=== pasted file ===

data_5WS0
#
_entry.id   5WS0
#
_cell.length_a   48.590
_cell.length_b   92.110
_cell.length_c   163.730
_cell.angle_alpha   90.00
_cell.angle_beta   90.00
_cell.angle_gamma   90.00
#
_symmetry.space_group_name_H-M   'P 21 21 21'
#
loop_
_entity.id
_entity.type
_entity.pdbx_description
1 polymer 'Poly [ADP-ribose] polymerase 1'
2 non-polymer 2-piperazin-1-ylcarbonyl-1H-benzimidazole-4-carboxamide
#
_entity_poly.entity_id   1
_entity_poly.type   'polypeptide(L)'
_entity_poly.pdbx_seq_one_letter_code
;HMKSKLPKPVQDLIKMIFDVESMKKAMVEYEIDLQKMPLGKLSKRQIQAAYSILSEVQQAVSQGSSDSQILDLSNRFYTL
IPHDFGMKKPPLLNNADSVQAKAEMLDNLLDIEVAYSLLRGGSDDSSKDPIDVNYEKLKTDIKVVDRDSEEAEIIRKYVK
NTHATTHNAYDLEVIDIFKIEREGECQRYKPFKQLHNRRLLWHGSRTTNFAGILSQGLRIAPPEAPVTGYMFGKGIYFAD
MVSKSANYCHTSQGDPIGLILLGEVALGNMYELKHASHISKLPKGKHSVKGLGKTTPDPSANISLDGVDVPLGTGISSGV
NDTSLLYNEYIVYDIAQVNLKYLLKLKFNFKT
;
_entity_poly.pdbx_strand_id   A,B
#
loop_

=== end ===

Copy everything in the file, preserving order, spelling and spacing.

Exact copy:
data_5WS0
#
_entry.id   5WS0
#
_cell.length_a   48.590
_cell.length_b   92.110
_cell.length_c   163.730
_cell.angle_alpha   90.00
_cell.angle_beta   90.00
_cell.angle_gamma   90.00
#
_symmetry.space_group_name_H-M   'P 21 21 21'
#
loop_
_entity.id
_entity.type
_entity.pdbx_description
1 polymer 'Poly [ADP-ribose] polymerase 1'
2 non-polymer 2-piperazin-1-ylcarbonyl-1H-benzimidazole-4-carboxamide
#
_entity_poly.entity_id   1
_entity_poly.type   'polypeptide(L)'
_entity_poly.pdbx_seq_one_letter_code
;HMKSKLPKPVQDLIKMIFDVESMKKAMVEYEIDLQKMPLGKLSKRQIQAAYSILSEVQQAVSQGSSDSQILDLSNRFYTL
IPHDFGMKKPPLLNNADSVQAKAEMLDNLLDIEVAYSLLRGGSDDSSKDPIDVNYEKLKTDIKVVDRDSEEAEIIRKYVK
NTHATTHNAYDLEVIDIFKIEREGECQRYKPFKQLHNRRLLWHGSRTTNFAGILSQGLRIAPPEAPVTGYMFGKGIYFAD
MVSKSANYCHTSQGDPIGLILLGEVALGNMYELKHASHISKLPKGKHSVKGLGKTTPDPSANISLDGVDVPLGTGISSGV
NDTSLLYNEYIVYDIAQVNLKYLLKLKFNFKT
;
_entity_poly.pdbx_strand_id   A,B
#
loop_